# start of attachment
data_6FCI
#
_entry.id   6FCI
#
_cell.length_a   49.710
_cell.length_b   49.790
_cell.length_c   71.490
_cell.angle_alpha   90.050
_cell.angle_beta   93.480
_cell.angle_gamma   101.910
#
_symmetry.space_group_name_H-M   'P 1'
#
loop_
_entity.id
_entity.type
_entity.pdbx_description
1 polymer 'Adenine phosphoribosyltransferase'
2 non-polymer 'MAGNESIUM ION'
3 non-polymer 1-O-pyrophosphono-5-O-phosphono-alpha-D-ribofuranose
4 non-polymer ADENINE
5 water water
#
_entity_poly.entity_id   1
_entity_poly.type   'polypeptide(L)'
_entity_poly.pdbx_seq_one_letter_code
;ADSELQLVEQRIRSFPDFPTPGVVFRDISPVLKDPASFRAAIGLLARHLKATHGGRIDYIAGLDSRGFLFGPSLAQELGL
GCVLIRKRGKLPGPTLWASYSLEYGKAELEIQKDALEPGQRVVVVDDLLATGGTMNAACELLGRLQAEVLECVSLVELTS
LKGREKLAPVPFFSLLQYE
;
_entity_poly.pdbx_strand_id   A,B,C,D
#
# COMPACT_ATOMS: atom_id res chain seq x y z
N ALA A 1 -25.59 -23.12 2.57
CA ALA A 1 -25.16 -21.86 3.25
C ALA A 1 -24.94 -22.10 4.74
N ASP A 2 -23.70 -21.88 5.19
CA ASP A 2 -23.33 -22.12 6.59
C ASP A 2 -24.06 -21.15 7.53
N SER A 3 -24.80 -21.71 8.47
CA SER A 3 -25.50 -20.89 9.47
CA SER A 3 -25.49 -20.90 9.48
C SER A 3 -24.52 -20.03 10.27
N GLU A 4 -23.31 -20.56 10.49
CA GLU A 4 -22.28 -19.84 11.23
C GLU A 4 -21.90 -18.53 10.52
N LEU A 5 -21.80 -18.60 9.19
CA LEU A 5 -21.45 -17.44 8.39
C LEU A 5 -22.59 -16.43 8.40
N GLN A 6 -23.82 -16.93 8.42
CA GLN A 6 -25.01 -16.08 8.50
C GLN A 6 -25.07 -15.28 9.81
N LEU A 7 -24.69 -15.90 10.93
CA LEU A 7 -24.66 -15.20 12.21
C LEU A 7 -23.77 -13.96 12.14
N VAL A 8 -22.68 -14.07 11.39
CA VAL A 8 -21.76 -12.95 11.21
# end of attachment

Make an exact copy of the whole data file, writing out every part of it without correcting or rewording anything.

data_6FCI
#
_entry.id   6FCI
#
_cell.length_a   49.710
_cell.length_b   49.790
_cell.length_c   71.490
_cell.angle_alpha   90.050
_cell.angle_beta   93.480
_cell.angle_gamma   101.910
#
_symmetry.space_group_name_H-M   'P 1'
#
loop_
_entity.id
_entity.type
_entity.pdbx_description
1 polymer 'Adenine phosphoribosyltransferase'
2 non-polymer 'MAGNESIUM ION'
3 non-polymer 1-O-pyrophosphono-5-O-phosphono-alpha-D-ribofuranose
4 non-polymer ADENINE
5 water water
#
_entity_poly.entity_id   1
_entity_poly.type   'polypeptide(L)'
_entity_poly.pdbx_seq_one_letter_code
;ADSELQLVEQRIRSFPDFPTPGVVFRDISPVLKDPASFRAAIGLLARHLKATHGGRIDYIAGLDSRGFLFGPSLAQELGL
GCVLIRKRGKLPGPTLWASYSLEYGKAELEIQKDALEPGQRVVVVDDLLATGGTMNAACELLGRLQAEVLECVSLVELTS
LKGREKLAPVPFFSLLQYE
;
_entity_poly.pdbx_strand_id   A,B,C,D
#
# COMPACT_ATOMS: atom_id res chain seq x y z
N ALA A 1 -25.59 -23.12 2.57
CA ALA A 1 -25.16 -21.86 3.25
C ALA A 1 -24.94 -22.10 4.74
N ASP A 2 -23.70 -21.88 5.19
CA ASP A 2 -23.33 -22.12 6.59
C ASP A 2 -24.06 -21.15 7.53
N SER A 3 -24.80 -21.71 8.47
CA SER A 3 -25.50 -20.89 9.47
CA SER A 3 -25.49 -20.90 9.48
C SER A 3 -24.52 -20.03 10.27
N GLU A 4 -23.31 -20.56 10.49
CA GLU A 4 -22.28 -19.84 11.23
C GLU A 4 -21.90 -18.53 10.52
N LEU A 5 -21.80 -18.60 9.19
CA LEU A 5 -21.45 -17.44 8.39
C LEU A 5 -22.59 -16.43 8.40
N GLN A 6 -23.82 -16.93 8.42
CA GLN A 6 -25.01 -16.08 8.50
C GLN A 6 -25.07 -15.28 9.81
N LEU A 7 -24.69 -15.90 10.93
CA LEU A 7 -24.66 -15.20 12.21
C LEU A 7 -23.77 -13.96 12.14
N VAL A 8 -22.68 -14.07 11.39
CA VAL A 8 -21.76 -12.95 11.21